What does it mean to ‘sound academic’ in your writing?

I have been reading a lot of other people’s writing lately, which has kind of sapped my own creative energies. However, it really has got me thinking about a few issues related to helping other people to improve their writing, which I’ll share over a few posts. This one is about ‘sounding academic’, and what that may mean in academic writing.

The first thing I have noticed in the academic writing I have read, as an editor and a critical friend, is that writers often use overly complex sentences and (under-explained) terms to convey their ideas. Here is one example:

Despite the popularity of constructivist explanations, this perspective oversimplifies the otherwise complex ontology and epistemology of reality by suggesting that representations of physical and biological reality, including race, sexuality, and gender, as well as tables, chairs and atoms are social constructions. Constructivists do not necessarily focus on an ontological reality they regard as unintelligible and unverifiable, but instead on constructed reality. Rather, constructivists discount claims to universalism, realism or objective truth, and admit that their position is merely a view, a more or less coherent way of understanding things that has thus far worked for them as a model of the world.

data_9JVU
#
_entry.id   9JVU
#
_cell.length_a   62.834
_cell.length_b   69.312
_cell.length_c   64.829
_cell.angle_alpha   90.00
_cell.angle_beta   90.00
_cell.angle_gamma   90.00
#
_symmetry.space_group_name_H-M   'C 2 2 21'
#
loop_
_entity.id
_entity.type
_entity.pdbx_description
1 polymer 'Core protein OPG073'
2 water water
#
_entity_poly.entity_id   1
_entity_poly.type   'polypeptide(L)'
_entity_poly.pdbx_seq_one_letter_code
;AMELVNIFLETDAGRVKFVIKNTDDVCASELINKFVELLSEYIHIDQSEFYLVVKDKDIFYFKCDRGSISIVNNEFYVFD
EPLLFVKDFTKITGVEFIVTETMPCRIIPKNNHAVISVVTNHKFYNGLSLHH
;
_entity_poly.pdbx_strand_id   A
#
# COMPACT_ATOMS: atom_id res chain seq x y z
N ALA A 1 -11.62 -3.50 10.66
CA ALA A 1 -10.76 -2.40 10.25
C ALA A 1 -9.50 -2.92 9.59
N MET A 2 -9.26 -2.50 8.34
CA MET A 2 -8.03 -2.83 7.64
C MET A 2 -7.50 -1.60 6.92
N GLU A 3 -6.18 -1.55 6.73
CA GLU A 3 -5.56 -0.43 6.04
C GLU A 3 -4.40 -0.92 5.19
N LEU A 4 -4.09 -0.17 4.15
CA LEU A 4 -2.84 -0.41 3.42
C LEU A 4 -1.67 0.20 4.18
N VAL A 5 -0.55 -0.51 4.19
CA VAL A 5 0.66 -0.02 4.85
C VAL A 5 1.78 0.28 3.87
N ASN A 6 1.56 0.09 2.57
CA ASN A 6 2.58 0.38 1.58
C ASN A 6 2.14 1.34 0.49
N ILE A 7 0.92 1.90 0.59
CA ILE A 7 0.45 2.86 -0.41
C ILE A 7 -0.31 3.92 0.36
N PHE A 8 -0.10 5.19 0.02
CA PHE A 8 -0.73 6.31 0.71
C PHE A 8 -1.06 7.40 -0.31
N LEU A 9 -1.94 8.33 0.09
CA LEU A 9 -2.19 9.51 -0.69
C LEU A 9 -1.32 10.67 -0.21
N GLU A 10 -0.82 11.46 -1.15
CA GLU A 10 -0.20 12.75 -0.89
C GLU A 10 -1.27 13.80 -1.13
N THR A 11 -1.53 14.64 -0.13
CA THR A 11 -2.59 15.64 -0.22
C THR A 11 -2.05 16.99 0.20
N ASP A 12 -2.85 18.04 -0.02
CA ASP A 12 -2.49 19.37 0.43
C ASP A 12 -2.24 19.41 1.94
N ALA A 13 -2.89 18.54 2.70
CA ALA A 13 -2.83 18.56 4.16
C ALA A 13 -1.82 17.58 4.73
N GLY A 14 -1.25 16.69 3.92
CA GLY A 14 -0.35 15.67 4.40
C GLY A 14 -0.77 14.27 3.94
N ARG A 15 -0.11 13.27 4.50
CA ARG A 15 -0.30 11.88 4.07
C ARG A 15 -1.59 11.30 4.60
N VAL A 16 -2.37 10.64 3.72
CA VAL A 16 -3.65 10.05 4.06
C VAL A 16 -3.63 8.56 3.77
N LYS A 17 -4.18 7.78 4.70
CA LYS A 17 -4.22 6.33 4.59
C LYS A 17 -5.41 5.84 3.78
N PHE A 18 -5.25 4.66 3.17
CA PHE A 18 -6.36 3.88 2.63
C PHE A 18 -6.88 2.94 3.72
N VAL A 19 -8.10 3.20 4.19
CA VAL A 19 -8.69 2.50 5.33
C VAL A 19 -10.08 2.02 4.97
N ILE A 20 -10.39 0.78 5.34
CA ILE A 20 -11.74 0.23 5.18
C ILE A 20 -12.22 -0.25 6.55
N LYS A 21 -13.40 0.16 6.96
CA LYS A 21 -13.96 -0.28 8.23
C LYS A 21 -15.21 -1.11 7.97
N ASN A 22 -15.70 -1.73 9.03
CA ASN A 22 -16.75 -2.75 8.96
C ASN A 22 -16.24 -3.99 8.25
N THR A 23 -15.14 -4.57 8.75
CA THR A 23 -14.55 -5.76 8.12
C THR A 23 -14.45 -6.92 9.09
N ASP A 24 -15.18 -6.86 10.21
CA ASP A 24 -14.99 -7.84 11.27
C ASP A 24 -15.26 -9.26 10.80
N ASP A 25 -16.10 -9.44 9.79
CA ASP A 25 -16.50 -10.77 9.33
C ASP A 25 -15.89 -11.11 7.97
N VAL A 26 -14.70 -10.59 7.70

There is a lot going on in this sentence – it tries to establish that constructivism is popular, but flawed, and then also tries to show why it is flawed. But, for me, the sentence doesn’t quite pull this off. A few simpler, connected sentences may clarify and expand a little on what the author is trying to put across here.

Constructivism is a popular paradigm for explaining reality. Yet, its ontological and epistemological stance is overly relativist, as it conflates different categories of social construction in problematic ways. For example, a constructivist may argue that like tables, chairs and atoms, race, sexuality and gender are social constructions. A chair, and race, are clearly very different kinds of ‘social’ construction. We therefore need a different way of understanding ‘social constructions’ that allows for differences, and takes us beyond getting stuck in a battle between competing views of reality.